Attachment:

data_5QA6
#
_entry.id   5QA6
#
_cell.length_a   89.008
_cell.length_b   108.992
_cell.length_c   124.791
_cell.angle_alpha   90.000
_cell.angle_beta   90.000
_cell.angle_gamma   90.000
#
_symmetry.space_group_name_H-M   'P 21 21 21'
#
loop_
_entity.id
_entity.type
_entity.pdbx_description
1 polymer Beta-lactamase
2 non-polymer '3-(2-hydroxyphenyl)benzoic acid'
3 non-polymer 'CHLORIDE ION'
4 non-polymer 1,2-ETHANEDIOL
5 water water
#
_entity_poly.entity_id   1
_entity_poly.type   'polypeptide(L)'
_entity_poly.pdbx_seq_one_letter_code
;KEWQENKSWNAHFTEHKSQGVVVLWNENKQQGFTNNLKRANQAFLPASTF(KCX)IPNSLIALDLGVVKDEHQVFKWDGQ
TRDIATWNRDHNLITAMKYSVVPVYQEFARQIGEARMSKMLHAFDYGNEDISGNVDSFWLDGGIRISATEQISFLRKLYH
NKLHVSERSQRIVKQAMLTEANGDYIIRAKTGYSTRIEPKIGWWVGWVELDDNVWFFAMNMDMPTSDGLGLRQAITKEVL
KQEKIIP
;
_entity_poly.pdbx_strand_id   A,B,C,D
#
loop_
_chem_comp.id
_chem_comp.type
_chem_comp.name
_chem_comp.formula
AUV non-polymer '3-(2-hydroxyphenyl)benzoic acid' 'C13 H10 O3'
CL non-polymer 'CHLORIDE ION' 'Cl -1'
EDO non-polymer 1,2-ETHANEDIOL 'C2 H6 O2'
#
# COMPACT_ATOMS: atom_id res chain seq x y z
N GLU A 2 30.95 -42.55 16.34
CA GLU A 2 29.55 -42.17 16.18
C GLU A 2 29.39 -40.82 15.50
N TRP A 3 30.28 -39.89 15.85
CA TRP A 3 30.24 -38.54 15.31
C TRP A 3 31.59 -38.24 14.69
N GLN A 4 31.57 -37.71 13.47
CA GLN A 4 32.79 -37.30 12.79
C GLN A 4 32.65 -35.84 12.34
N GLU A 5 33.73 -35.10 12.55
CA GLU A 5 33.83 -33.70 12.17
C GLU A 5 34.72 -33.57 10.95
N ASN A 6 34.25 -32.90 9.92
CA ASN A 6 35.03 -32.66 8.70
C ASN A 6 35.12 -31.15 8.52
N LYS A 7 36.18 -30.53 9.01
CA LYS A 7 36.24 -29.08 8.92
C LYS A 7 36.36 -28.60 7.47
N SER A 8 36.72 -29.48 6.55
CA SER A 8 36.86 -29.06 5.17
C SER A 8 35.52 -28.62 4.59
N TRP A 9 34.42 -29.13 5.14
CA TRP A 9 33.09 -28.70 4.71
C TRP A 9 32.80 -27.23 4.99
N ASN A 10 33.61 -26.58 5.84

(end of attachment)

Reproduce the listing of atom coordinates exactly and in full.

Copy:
data_5QA6
#
_entry.id   5QA6
#
_cell.length_a   89.008
_cell.length_b   108.992
_cell.length_c   124.791
_cell.angle_alpha   90.000
_cell.angle_beta   90.000
_cell.angle_gamma   90.000
#
_symmetry.space_group_name_H-M   'P 21 21 21'
#
loop_
_entity.id
_entity.type
_entity.pdbx_description
1 polymer Beta-lactamase
2 non-polymer '3-(2-hydroxyphenyl)benzoic acid'
3 non-polymer 'CHLORIDE ION'
4 non-polymer 1,2-ETHANEDIOL
5 water water
#
_entity_poly.entity_id   1
_entity_poly.type   'polypeptide(L)'
_entity_poly.pdbx_seq_one_letter_code
;KEWQENKSWNAHFTEHKSQGVVVLWNENKQQGFTNNLKRANQAFLPASTF(KCX)IPNSLIALDLGVVKDEHQVFKWDGQ
TRDIATWNRDHNLITAMKYSVVPVYQEFARQIGEARMSKMLHAFDYGNEDISGNVDSFWLDGGIRISATEQISFLRKLYH
NKLHVSERSQRIVKQAMLTEANGDYIIRAKTGYSTRIEPKIGWWVGWVELDDNVWFFAMNMDMPTSDGLGLRQAITKEVL
KQEKIIP
;
_entity_poly.pdbx_strand_id   A,B,C,D
#
loop_
_chem_comp.id
_chem_comp.type
_chem_comp.name
_chem_comp.formula
AUV non-polymer '3-(2-hydroxyphenyl)benzoic acid' 'C13 H10 O3'
CL non-polymer 'CHLORIDE ION' 'Cl -1'
EDO non-polymer 1,2-ETHANEDIOL 'C2 H6 O2'
#
# COMPACT_ATOMS: atom_id res chain seq x y z
N GLU A 2 30.95 -42.55 16.34
CA GLU A 2 29.55 -42.17 16.18
C GLU A 2 29.39 -40.82 15.50
N TRP A 3 30.28 -39.89 15.85
CA TRP A 3 30.24 -38.54 15.31
C TRP A 3 31.59 -38.24 14.69
N GLN A 4 31.57 -37.71 13.47
CA GLN A 4 32.79 -37.30 12.79
C GLN A 4 32.65 -35.84 12.34
N GLU A 5 33.73 -35.10 12.55
CA GLU A 5 33.83 -33.70 12.17
C GLU A 5 34.72 -33.57 10.95
N ASN A 6 34.25 -32.90 9.92
CA ASN A 6 35.03 -32.66 8.70
C ASN A 6 35.12 -31.15 8.52
N LYS A 7 36.18 -30.53 9.01
CA LYS A 7 36.24 -29.08 8.92
C LYS A 7 36.36 -28.60 7.47
N SER A 8 36.72 -29.48 6.55
CA SER A 8 36.86 -29.06 5.17
C SER A 8 35.52 -28.62 4.59
N TRP A 9 34.42 -29.13 5.14
CA TRP A 9 33.09 -28.70 4.71
C TRP A 9 32.80 -27.23 4.99
N ASN A 10 33.61 -26.58 5.84